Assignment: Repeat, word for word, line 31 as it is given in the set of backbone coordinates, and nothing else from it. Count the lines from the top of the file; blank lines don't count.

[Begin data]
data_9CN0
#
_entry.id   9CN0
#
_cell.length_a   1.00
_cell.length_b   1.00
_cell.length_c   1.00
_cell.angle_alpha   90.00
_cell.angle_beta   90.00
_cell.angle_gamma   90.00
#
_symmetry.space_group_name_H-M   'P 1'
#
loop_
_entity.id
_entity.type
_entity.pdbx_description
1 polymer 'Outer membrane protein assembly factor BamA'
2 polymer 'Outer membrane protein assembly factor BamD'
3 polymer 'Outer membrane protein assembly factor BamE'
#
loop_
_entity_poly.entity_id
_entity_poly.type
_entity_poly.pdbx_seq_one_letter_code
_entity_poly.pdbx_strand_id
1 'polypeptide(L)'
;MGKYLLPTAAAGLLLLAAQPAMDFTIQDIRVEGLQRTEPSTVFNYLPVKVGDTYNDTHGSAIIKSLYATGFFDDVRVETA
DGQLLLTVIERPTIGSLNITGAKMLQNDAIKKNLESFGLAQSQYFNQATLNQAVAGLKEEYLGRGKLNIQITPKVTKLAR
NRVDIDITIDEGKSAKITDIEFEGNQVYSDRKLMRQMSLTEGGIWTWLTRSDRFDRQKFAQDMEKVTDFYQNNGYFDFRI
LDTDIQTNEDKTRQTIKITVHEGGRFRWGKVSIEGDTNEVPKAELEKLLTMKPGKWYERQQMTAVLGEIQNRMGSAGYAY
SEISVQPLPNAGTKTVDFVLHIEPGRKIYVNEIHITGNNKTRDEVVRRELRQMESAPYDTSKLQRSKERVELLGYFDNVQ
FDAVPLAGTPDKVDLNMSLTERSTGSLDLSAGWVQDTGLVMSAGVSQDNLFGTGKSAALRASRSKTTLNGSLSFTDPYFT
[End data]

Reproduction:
LDTDIQTNEDKTRQTIKITVHEGGRFRWGKVSIEGDTNEVPKAELEKLLTMKPGKWYERQQMTAVLGEIQNRMGSAGYAY